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Nonprofits stress importance of checking on elderly family members, neighbors

Winter weather difficult for seniors
Clermont Senior Services
Posted at 8:39 PM, Feb 04, 2022
and last updated 2022-02-04 20:39:47-05

BATAVIA, Ohio — Crews continue to clear roads in hopes of easing commutes before nasty wind chills arrive Saturday morning.

Driving in wintry conditions is difficult for everyone, but especially for seniors. On an average day, Meals on Wheels delivers about 4,000 meals to seniors experiencing physical declines or financial hardships across the Tri-State.

“We realized that Thursday was going to be really, really problematic for us,” said Kat Steiner, Chief Giving Officer of Meals on Wheels. “And so we delivered 8,000 meals on Wednesday with the help of volunteers, and we know we are going to need volunteers next week.”

Meals on Wheels provides food boxes that are exclusively for emergencies. In Northern Kentucky, the nonprofit provided 14-day emergency relief boxes, specifically for rural communities, to help them get through the storm.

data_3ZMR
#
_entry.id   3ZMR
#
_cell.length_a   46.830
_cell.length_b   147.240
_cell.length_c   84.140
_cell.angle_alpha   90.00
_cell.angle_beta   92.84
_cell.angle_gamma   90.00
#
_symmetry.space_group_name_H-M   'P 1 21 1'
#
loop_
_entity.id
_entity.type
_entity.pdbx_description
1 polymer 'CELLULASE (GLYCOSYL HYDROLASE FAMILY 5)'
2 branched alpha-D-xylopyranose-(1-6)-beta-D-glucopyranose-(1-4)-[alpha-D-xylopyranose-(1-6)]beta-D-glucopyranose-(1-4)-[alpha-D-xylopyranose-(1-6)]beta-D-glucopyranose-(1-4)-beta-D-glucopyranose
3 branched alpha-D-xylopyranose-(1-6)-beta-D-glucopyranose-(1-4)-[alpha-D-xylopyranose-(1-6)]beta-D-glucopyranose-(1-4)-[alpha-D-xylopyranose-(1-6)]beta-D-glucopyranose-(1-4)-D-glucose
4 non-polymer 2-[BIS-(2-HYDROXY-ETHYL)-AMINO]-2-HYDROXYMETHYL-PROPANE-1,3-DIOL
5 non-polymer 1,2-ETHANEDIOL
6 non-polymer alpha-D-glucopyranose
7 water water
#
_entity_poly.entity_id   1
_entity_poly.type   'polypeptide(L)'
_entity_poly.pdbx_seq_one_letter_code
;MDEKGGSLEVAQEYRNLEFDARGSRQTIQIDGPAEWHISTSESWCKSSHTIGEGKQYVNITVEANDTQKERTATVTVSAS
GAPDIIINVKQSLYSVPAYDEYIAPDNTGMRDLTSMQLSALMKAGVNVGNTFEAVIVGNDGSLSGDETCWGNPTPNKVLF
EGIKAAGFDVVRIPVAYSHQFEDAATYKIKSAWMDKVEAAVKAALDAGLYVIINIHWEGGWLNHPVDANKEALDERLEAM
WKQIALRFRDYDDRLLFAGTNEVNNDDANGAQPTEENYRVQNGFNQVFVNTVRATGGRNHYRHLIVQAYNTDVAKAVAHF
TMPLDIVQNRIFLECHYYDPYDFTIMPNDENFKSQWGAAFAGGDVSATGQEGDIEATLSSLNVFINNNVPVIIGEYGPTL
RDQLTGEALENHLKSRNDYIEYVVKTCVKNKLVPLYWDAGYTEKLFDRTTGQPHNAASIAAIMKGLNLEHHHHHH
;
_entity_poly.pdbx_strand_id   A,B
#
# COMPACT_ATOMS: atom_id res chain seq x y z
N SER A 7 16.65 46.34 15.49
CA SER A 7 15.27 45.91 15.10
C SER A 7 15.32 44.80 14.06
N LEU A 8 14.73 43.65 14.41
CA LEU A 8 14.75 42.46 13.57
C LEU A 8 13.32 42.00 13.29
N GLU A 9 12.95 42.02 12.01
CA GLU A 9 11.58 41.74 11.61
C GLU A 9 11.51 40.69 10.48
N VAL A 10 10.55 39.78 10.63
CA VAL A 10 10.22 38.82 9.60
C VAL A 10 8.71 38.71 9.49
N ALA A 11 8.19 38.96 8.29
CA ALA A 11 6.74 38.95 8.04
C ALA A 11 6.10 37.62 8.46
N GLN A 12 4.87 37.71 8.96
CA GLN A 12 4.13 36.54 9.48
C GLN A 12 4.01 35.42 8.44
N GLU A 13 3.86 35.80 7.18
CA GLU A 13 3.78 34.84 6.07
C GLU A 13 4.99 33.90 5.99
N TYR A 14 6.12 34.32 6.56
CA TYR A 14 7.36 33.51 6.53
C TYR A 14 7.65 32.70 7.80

“You add public transportation concerns on top of that, and then mobility and it just really compounds quickly,” Steiner said. “Accessibility to food is critical."

Cindy Gramke of Clermont Senior Services said they offer a transportation service that takes people all over the county for doctor appointments.

“Sometimes our drivers start pickups for dialysis to take people to dialysis treatment as early as 4:30 in the morning,” Gramke said.

Drivers help them to get from their door to the bus. Even with that assistance, Gramke said it can be challenging.

“It's still not easy, because if there's ice, it's a problem. It really is a serious problem,” she said.

Those services were canceled Friday due to safety concerns. Gramke said there were also street closures in Clermont County that impacted their ability to continue with the transportation service.

“We do have a lot of folks who are without electric and our case managers are checking on them as well,” Gramke said.

Gramke said drivers had to make sure all seniors were aware of the change.

“We need to be able to reach people and to make sure they know, for instance, that we're not going to be picking them up," Gramke said.

Clermont Senior Services works closely with law enforcement, so officers were able to check on people who are usually more isolated.

Gramke said it is important to check on elderly family members or neighbors, especially if they live in an area still dealing with power outages.

if you are concerned about someone, she says to call local law enforcement and they will go out and do a wellness check.

Ice causes irreparable damage for some Tri-State families
Nasty morning wind chills on the way